There are few aphorisms in medicine that stand up to reality. Here are two: Physicians get the patients they deserve, and we tend to die like we live. Paul Kalanithi’s posthumous memoir proves both: As a neurosurgery resident at Stanford, he took on the most challenging cases, and when diagnosed with terminal lung cancer, he lived and died pursuing excellence and truth. I read When Breath Becomes Air on ...

Read more...

Every two or three years, someone, usually a hospital administrator, decides that delays in operating room turnover time need to be looked into. A committee of 20 or 30 stakeholders (love that term) is appointed and assigns someone the job of measuring the time between cases and identifying reasons for delays. In years when turnover time is not being studied, first case starting delays are on the agenda. In my nearly ...

Read more...

Recently, two states in India halted all use of Avastin for the treatment of eye disease following the report of 15 patients who underwent emergency surgery for potentially blinding infections at the C.H. Nagri Municipal Eye Hospital in Ahmedabad.  Though further investigations are ongoing, there is worry that the cluster of infections centered around a tainted lot of compounded Avastin. This most recent event serves as a reminder of ...

Read more...

In honor of Black History Month, the folks at Diverse Medicine created a new documentary series, Black Men in White Coats.  In this installment, we meet Dr. Brian Williams, a trauma surgeon at UT Southwestern Medical Center.

Today is a remarkable day for me. I’m officially leaving private practice after almost 18 years, to return to academic medicine with a faculty position in a highly regarded California department of anesthesiology. Why would I do that? There are many positive reasons. I believe in the teaching mission of academic medicine:  to train the anesthesiologists of the future, and the scientists who will advance medical care. I enjoy teaching. The years ...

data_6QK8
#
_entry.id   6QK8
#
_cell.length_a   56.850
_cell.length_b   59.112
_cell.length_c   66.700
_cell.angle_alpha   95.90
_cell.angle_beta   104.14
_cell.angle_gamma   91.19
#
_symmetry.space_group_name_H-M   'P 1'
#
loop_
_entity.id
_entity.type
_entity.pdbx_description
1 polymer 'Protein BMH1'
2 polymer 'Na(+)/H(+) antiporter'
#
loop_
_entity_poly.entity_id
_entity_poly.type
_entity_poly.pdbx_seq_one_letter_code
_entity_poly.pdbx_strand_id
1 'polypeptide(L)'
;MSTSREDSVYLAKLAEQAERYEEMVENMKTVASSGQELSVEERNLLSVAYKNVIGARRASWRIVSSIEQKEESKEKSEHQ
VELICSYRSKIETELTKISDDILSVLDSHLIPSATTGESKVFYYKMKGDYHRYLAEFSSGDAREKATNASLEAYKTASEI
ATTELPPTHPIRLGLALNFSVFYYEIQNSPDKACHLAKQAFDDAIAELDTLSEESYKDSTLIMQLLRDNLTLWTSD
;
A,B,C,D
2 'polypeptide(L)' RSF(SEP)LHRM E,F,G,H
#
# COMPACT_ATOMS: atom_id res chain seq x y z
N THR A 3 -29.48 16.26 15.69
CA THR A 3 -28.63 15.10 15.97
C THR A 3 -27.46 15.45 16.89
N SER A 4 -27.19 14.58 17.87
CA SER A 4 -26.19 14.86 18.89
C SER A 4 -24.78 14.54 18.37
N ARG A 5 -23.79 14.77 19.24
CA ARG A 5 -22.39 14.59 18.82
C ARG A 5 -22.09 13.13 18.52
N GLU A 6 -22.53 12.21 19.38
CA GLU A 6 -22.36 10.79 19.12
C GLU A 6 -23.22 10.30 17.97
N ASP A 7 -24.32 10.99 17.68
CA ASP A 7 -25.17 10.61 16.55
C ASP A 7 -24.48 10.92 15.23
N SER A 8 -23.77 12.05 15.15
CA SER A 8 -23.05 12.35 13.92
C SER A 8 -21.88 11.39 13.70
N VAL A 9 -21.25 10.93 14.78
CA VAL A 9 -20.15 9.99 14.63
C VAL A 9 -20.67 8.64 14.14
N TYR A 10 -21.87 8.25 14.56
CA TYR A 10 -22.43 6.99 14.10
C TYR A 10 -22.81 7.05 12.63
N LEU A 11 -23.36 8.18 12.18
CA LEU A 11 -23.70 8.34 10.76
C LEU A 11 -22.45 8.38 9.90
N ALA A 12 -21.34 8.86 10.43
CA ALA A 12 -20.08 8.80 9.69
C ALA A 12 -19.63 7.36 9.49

Read more...

In 2012, celebrated surgeon-cum-writer Atul Gawande penned an incisive essay for the New Yorker entitled “Big Med.” Deliberately provocative, yet disarmingly reasoned, it suggests that American health care should borrow management practices from the Cheesecake Factory. To set the stage, Gawande paints an unflattering picture of the status quo: medical costs are too high, quality is not reliable, service is often poor, and physicians differ widely in their approaches and outcomes ...

Read more...

An excerpt from Beyond Embarrassment, reclaiming your life with neurogenic bladder and bowel. Conceivably one of the areas of life most affected by neurogenic bladder is sexual intimacy. When I was first diagnosed, I was afraid to have sex. Because I was new to using a catheter, I was sore ...

Read more...

Burnout, burnout, burnout.  It seems like that is all anyone wants to talk about these days.  And I admit, some days, I can get burnt out on burnout.  But, all the attention on the subject got me thinking.  Did burnout not exist 30 years ago? Why is this such a hot topic now? And that is what brings me to this post; I came to the realization that burnout very much existed ...

Read more...

The parental drive to protect your child is passionate, and learning that your child needs surgery is jarring at best and terrifying at worst.  As her guardian and provider, your instinct is to prevent harm to her at all costs, and even if you know that surgery is ultimately in your child's best interest, the thought of her going through an invasive procedure, combined with the presence of illness or ...

Read more...

As surgeons we are privileged to have our hands work inside someone’s body with the intention of alleviating suffering, removing sources of pain, excising diseased organs, fixing this or that, ultimately to improve someone’s quality of life, prolong it or at times even save it. Yet we also know that people can suffer complications from surgery, that in some cases are fatal, and where our good intentions seemingly backfire. Patient deaths ...

Read more...

Most Popular